From the above sources, we see that another factor influencing radiometric dates is the proportion of the magma that comes from subducted oceanic plates and the proportion that comes from crustal rock. Initially, we would expect most of it to come from subducted oceanic plates, which are uranium and thorium poor and maybe lead rich. Later, more of the crustal rock would be incorporated by melting into the magma, and thus the magma would be richer in uranium and thorium and poorer in lead.

So this factor would also make the age appear to become younger with time. There are two kinds of magma, and the crustal material which is enriched in uranium also tends to be lighter. For our topic on radiometric dating and fractional crystallization, there is nothing that would prevent uranium and thorium ores from crystallizing within the upper, lighter portion of the magma chamber and descending to the lower boundaries of the sialic portion.

The same kind of fractional crystallization would be true of non-granitic melts. I think we can build a strong case for fictitious ages in magmatic rocks as a result of fractional cystallization and geochemical processes. As we have seen, we cannot ignore geochemical effects while we consider geophysical effects. Sialic granitic and mafic basaltic magma are separated from each other, with uranium and thorium chemically predestined to reside mainly in sialic magma and less in mafic rock.

Here is yet another mechanism that can cause trouble for radiometric dating: As lava rises through the crust, it will heat up surrounding rock. Lead has a low melting point, so it will melt early and enter the magma. This will cause an apparent large age. Uranium has a much higher melting point. It will enter later, probably due to melting of materials in which it is embedded.

This will tend to lower the ages. Mechanisms that can create isochrons giving meaningless ages: Geologists attempt to estimate the initial concentration of daughter product by a clever device called an isochron. Let me make some general comments about isochrons. The idea of isochrons is that one has a parent element, P, a daughter element, D, and another isotope, N, of the daughter that is not generated by decay.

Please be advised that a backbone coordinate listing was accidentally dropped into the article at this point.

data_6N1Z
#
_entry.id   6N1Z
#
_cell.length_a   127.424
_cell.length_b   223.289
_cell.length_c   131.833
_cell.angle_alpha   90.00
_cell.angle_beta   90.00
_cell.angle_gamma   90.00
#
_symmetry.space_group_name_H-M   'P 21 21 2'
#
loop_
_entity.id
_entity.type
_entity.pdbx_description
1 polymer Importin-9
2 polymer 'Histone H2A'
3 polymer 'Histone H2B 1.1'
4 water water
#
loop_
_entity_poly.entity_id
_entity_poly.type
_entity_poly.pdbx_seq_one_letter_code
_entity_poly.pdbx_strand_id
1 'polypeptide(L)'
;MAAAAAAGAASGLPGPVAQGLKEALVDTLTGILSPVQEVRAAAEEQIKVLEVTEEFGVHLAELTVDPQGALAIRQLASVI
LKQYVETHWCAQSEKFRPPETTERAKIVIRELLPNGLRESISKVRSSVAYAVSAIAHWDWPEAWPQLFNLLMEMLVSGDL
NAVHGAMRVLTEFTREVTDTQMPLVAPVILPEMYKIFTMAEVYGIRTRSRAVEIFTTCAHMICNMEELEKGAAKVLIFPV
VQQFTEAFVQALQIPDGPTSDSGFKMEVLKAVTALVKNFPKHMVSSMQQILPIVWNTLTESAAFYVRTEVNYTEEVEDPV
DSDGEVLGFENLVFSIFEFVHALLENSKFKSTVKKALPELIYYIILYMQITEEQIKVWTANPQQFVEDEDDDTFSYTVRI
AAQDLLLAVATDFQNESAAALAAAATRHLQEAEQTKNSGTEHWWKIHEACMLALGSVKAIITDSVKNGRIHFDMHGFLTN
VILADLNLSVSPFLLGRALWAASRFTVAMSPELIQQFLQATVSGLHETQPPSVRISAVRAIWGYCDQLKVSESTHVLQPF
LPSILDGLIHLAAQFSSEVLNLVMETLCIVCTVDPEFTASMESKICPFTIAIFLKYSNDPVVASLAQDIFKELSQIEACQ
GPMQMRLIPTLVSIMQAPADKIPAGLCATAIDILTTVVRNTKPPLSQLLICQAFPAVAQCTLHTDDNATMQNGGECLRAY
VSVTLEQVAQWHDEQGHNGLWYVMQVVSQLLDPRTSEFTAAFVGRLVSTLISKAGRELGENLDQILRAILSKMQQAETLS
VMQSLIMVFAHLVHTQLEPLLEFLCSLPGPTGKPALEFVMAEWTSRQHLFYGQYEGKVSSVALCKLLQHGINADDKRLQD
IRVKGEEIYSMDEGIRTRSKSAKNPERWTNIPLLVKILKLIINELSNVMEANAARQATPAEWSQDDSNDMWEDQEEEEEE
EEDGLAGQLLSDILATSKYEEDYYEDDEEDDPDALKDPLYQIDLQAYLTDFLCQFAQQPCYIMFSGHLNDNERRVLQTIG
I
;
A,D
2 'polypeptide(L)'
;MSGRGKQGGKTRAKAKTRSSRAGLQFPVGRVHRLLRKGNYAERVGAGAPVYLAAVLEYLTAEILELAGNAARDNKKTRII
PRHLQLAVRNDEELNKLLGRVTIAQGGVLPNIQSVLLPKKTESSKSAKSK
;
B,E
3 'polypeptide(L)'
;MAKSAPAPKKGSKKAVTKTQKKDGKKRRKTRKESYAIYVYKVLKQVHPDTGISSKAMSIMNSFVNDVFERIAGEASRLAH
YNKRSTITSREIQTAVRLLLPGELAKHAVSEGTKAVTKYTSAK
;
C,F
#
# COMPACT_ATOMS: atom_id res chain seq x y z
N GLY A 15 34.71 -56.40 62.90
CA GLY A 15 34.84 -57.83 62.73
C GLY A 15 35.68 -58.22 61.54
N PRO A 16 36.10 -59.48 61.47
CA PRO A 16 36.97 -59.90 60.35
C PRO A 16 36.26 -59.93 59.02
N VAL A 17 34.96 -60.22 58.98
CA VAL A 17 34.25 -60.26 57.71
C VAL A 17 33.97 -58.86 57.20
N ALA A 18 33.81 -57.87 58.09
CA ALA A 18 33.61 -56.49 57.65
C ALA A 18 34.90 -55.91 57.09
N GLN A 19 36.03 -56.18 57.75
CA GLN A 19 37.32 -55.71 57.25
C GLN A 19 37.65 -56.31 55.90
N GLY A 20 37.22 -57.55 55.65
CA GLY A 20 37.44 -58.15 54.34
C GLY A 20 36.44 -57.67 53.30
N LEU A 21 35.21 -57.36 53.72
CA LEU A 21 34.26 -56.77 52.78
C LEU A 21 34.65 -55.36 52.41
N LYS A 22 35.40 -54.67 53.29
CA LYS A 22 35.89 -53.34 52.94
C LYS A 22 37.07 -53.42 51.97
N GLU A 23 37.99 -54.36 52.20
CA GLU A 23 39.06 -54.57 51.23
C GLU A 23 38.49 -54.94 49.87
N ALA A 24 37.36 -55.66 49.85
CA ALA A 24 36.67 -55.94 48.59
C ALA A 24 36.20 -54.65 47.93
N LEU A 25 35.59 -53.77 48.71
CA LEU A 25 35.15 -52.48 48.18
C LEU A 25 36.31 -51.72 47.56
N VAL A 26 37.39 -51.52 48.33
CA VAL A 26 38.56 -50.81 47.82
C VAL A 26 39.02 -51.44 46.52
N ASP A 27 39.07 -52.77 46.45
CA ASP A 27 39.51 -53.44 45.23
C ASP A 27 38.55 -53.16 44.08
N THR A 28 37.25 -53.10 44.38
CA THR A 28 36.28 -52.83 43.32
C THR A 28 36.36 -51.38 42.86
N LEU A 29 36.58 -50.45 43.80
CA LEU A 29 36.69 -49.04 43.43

Oct 01, Radiometric dating is often used to "prove" rocks are millions of years old. Once you understand the basic science, however, you can see how wrong assumptions lead to incorrect dates. This three-part series will help you properly understand radiometric dating, the assumptions that lead to inaccurate dates, and the clues about what really Author: Dr. Andrew A. Snelling. Radiometric dating is a much misunderstood phenomenon. Evolutionists often misunderstand the method, assuming it gives a definite age for tested samples. Creationists also often misunderstand it, claiming that the process is inaccurate. Perhaps a good place to start this article would be to affirm that radiometric dating is not inaccurate. Radiometric dating, radioactive dating or radioisotope dating is a technique which is used to date materials such as rocks or carbon, in which trace radioactive impurities were selectively incorporated when they were formed. The method compares the abundance of a naturally occurring radioactive isotope within the material to the abundance of its decay products, which form at a known constant.

One would assume that initially, the concentration of N and D in different locations are proportional, since their chemical properties are very similar. Note that this assumption implies a thorough mixing and melting of the magma, which would also mix in the parent substances as well. Then we require some process to preferentially concentrate the parent substances in certain places.